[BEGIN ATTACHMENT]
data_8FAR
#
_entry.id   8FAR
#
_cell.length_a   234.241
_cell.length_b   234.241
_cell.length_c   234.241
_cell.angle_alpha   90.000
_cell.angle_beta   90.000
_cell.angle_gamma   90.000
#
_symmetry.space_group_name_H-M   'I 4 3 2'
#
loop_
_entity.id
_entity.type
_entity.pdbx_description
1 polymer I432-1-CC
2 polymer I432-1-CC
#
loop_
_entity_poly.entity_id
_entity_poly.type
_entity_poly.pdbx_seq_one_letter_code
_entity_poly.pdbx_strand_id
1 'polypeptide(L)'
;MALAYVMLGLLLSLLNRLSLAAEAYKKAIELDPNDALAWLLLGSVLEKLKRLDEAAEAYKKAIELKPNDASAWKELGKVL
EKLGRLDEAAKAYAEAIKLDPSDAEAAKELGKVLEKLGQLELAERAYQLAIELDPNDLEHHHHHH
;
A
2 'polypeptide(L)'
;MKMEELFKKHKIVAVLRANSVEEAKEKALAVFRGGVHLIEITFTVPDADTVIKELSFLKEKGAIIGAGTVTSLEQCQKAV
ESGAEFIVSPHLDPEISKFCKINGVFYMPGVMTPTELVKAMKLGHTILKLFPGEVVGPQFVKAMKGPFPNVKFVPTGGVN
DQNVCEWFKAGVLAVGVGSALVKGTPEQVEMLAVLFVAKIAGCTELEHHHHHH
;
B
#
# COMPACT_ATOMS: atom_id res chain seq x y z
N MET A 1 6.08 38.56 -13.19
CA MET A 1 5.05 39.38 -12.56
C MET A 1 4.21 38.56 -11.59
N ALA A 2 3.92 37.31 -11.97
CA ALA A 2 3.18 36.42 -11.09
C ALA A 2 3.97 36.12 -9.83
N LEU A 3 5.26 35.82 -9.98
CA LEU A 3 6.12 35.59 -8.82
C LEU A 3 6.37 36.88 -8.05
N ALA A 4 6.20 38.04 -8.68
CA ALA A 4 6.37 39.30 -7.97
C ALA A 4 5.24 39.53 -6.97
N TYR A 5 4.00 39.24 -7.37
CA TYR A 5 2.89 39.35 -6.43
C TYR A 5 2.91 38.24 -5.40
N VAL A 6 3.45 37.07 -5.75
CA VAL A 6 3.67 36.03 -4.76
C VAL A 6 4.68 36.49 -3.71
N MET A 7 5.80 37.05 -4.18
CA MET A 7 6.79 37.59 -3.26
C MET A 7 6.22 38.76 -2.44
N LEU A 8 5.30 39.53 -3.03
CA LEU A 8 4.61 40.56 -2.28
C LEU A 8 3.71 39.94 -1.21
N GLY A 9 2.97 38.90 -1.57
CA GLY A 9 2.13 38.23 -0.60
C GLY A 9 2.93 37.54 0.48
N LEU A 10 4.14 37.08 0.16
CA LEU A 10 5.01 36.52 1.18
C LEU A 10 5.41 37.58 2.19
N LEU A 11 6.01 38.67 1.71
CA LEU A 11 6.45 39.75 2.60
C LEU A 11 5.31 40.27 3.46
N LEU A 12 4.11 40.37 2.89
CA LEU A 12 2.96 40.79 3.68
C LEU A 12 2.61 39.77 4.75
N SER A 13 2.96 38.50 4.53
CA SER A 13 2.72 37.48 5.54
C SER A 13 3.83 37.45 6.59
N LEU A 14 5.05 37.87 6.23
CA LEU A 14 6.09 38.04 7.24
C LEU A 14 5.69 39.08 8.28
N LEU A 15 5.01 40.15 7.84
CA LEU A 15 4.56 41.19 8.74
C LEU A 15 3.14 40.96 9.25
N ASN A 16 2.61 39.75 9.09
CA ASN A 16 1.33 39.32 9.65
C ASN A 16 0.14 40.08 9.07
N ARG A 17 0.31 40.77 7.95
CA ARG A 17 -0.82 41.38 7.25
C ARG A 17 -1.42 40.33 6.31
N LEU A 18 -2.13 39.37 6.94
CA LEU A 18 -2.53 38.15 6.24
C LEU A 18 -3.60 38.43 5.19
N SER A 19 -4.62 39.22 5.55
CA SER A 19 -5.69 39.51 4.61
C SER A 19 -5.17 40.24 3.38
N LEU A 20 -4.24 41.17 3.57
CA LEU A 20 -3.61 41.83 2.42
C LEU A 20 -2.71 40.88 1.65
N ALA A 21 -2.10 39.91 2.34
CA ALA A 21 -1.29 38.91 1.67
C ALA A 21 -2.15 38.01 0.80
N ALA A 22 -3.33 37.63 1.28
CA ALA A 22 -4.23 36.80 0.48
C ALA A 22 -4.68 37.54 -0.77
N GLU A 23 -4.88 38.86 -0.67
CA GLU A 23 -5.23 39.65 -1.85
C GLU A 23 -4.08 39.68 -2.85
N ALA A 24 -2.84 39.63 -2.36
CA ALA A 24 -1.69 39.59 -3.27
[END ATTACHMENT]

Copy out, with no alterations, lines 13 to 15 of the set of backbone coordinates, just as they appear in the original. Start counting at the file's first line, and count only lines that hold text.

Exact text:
#
loop_
_entity.id